The name's Blonde, Atomic Blonde... but that's as close as Charlie Theron gets to being 007 in a slick but sickening Cold War thriller
Atomic Blonde (15)
Verdict: Mindless violence
The Berlin Wall is about to come down, and so is Charlize Theron’s underwear. That’s the knife-edge situation in Europe in 1989, into which Atomic Blonde plunges us practically before we’ve settled into our seats.
Theron plays a British secret agent called Lorraine Broughton. We know the South African actress is meant to be British because her boss is a slimy MI6 bigwig played by Toby Jones and because she tries exceedingly hard to sound like she comes from Surrey. Only her vowels and consonants let her down.
Still, there is plenty to distract us from Lorraine’s wobbly accent. There’s the soundtrack, for one thing, which begins with New Order’s Blue Monday and rattles through plenty of other evocative Eighties anthems.
The Berlin Wall is about to come down, and so is Charlize Theron’s underwear. That’s the knife-edge situation in Europe in 1989
Moreover, with the film just moments old, lovely Lorraine has already stepped out of the Cold War into a hot bath. She luxuriates in it only briefly, for this is a woman who finds solace not by running a tap but by up-ending a bottle of vodka.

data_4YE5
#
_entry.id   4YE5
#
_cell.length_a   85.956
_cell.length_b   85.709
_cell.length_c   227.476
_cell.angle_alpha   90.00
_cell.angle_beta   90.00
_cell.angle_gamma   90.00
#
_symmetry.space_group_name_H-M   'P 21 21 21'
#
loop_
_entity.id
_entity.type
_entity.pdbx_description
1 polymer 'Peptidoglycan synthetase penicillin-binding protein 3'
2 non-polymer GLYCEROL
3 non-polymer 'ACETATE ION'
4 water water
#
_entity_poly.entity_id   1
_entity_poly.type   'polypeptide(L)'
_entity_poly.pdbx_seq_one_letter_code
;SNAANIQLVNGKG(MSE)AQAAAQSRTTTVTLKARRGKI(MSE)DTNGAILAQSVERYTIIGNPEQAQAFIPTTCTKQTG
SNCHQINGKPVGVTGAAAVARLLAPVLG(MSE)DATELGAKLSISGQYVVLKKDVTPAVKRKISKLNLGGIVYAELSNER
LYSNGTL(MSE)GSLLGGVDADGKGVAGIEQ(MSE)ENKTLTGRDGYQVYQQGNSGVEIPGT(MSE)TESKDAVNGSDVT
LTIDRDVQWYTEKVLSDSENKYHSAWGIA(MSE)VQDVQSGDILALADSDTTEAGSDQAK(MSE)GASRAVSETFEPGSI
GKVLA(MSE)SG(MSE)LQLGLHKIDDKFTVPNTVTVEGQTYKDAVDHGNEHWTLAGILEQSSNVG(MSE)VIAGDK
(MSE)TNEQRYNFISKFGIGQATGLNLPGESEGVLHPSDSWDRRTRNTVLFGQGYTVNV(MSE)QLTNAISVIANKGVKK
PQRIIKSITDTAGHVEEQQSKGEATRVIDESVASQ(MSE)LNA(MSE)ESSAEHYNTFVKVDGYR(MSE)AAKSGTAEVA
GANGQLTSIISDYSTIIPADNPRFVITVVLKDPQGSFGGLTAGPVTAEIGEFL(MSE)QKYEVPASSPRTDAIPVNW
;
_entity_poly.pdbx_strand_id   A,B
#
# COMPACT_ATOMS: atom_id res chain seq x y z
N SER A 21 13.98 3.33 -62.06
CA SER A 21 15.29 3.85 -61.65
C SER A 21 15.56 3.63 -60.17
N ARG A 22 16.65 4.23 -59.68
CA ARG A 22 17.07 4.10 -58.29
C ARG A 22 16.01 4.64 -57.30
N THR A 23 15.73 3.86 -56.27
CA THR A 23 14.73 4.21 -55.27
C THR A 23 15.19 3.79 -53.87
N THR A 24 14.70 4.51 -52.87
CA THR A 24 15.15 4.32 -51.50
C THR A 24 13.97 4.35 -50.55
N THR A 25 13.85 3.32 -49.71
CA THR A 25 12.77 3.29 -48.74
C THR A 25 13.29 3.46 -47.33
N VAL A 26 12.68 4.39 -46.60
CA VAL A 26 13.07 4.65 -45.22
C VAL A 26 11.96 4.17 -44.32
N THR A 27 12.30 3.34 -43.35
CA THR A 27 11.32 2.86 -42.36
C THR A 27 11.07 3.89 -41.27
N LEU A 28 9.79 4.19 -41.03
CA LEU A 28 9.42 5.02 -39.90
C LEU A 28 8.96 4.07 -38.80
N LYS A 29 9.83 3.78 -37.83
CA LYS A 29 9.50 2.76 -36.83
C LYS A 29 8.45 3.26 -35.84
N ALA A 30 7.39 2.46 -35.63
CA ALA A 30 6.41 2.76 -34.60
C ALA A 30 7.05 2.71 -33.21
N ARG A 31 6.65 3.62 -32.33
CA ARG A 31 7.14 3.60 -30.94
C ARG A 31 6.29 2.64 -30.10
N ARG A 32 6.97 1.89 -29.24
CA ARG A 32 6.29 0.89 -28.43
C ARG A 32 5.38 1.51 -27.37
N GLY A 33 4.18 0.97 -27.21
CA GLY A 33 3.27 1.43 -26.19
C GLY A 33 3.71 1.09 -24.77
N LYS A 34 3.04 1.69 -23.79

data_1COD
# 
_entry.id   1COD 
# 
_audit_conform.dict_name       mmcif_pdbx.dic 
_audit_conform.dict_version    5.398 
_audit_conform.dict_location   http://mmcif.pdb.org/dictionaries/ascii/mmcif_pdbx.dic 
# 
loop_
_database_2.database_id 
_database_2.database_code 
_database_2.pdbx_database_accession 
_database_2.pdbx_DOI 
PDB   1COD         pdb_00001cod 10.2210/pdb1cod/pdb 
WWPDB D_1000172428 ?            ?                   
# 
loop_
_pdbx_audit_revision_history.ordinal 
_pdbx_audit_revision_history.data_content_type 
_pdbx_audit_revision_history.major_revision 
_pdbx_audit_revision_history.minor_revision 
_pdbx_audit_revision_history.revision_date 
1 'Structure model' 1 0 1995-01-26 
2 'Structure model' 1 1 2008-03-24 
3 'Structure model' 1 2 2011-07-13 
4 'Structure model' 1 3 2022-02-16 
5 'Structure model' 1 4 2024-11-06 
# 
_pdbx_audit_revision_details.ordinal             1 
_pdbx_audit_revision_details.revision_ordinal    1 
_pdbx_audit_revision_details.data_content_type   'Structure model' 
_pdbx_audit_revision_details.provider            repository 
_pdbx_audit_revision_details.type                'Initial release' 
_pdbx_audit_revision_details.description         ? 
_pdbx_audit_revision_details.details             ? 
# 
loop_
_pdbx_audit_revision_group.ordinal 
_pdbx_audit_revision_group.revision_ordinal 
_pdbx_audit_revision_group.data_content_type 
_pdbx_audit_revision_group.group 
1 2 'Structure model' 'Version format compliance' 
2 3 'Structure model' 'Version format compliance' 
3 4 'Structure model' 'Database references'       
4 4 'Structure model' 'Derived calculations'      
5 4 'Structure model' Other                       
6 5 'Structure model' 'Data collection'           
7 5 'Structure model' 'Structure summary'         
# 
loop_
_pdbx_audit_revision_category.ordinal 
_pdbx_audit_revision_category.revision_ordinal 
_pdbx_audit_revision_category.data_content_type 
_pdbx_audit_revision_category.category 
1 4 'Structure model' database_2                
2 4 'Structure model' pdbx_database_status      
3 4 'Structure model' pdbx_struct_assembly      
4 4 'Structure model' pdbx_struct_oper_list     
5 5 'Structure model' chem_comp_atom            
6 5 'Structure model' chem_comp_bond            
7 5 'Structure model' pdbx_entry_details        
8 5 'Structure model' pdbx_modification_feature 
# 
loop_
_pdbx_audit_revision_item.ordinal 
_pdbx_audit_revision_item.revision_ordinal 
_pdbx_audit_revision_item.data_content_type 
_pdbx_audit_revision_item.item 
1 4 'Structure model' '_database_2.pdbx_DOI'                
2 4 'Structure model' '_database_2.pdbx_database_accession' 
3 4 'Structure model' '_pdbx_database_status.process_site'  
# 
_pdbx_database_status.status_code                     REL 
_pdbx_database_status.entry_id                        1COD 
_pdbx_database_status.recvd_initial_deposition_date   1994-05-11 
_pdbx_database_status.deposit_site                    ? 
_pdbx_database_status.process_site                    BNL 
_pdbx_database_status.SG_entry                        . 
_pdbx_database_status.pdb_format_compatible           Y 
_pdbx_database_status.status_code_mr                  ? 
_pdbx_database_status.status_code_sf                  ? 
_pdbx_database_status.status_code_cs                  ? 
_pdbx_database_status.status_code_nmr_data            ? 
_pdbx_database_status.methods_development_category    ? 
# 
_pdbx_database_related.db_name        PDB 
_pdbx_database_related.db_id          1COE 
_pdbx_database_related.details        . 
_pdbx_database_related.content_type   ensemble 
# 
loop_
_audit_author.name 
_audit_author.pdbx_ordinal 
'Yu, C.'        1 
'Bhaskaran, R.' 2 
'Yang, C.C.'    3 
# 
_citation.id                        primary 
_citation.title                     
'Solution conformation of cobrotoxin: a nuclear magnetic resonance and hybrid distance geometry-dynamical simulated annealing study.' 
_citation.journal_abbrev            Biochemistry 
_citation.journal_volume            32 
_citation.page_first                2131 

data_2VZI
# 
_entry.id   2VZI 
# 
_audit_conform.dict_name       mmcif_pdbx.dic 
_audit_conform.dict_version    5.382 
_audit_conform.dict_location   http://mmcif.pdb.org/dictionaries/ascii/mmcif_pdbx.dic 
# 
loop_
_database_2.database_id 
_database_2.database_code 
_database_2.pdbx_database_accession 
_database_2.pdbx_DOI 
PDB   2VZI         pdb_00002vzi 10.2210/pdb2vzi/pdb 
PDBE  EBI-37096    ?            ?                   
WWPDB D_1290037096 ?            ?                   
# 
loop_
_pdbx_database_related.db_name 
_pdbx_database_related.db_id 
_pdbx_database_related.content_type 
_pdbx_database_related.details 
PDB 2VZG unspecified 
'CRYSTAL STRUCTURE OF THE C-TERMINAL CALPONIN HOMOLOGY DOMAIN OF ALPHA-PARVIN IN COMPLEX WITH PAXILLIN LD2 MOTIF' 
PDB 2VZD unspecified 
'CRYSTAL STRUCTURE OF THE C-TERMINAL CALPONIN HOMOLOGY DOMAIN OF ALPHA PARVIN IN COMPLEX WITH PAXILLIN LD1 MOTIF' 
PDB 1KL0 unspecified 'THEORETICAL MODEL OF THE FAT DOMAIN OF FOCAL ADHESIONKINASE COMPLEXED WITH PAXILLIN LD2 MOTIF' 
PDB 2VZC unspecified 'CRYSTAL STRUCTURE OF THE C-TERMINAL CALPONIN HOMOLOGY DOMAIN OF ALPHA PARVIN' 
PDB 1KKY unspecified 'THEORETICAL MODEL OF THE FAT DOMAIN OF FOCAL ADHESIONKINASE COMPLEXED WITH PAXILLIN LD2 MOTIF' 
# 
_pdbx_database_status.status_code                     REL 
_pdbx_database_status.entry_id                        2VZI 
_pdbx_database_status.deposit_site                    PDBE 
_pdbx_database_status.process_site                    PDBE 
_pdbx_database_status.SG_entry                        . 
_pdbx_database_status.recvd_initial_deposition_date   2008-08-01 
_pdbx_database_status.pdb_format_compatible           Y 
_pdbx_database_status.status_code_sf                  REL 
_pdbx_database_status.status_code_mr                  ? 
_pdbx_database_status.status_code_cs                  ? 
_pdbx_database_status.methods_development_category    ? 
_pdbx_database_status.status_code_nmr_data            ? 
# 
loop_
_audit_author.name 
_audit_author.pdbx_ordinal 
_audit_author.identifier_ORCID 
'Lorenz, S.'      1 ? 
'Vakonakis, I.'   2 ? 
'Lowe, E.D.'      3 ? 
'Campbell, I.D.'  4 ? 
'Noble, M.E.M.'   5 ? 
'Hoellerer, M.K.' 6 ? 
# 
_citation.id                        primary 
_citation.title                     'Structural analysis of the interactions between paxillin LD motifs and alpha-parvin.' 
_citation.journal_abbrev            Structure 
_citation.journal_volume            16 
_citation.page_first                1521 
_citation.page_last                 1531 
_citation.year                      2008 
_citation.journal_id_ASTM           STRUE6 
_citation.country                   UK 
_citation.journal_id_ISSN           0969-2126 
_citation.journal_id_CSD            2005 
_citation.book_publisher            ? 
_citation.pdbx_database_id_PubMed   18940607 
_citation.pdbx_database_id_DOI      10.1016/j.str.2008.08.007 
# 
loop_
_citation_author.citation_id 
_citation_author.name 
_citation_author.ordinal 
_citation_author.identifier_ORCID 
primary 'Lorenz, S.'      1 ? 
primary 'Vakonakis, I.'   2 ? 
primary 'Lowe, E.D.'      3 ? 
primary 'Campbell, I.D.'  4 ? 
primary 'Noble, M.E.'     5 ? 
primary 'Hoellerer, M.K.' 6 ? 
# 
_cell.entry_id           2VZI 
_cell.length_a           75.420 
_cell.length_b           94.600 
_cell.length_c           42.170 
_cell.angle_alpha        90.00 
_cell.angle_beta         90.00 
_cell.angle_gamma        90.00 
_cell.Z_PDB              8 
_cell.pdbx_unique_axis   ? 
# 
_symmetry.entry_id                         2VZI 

By the end, she has practically drunk her body weight in the stuff. She even has a favourite: Stolichnaya. But for its extraordinary levels of violence, Atomic Blonde — slick, stylish and saturated in ‘Stolly’ — could be a two-hour vodka commercial.
However, director David Leitch and writer Kurt Johnstad have a more important mission: to present Lorraine as a female James Bond. Atomic Blonde is based on a graphic novel called The Coldest City, but their real inspiration is surely 007.
In fact, they evidently want Lorraine to make James Bond look more like James Corden, a flabby song-and-dance man. Martinis, shaken not stirred, are for wimps. Lorraine takes her vodka neat, prefers her men dead and likes her women hot. Yes, Lorraine is a lesbian.
There’s a great deal that is unintentionally laughable about Atomic Blonde, but the biggest hoot of all is that it packs a feminist message. Actually, it might be the least feminist film of all time.
A ruthless spy who looks like Charlize Theron, fights like Mike Tyson in his prime, drinks like Dean Martin in his, and sleeps with Sofia Boutella (playing a sexy French agent called Delphine), is less a credible female protagonist, more a rampant male fantasy.
Theron plays a British secret agent called Lorraine Broughton. We know the South African actress is meant to be British because her boss is a slimy MI6 bigwig
Did I mention that there’s also a plot? Not half. Atomic Blonde is suffused with plot, some of it close to being comprehensible.
Lorraine is sent to Berlin where a MI6 agent has been murdered, evidently by the KGB. He was carrying a top-secret list, an ‘atomic bomb’ of information, identifying all operational Cold War spies.
Naturally, it was contained on microfilm hidden in his wristwatch, which his assailant discovered immediately. One day, a spy will carry explosive information on a notepad in his breast pocket, and they’ll never find it.
Anyway, everyone wants the missing list, which an East German Stasi officer (Eddie Marsan), codenamed Spyglass, has usefully gone and memorised.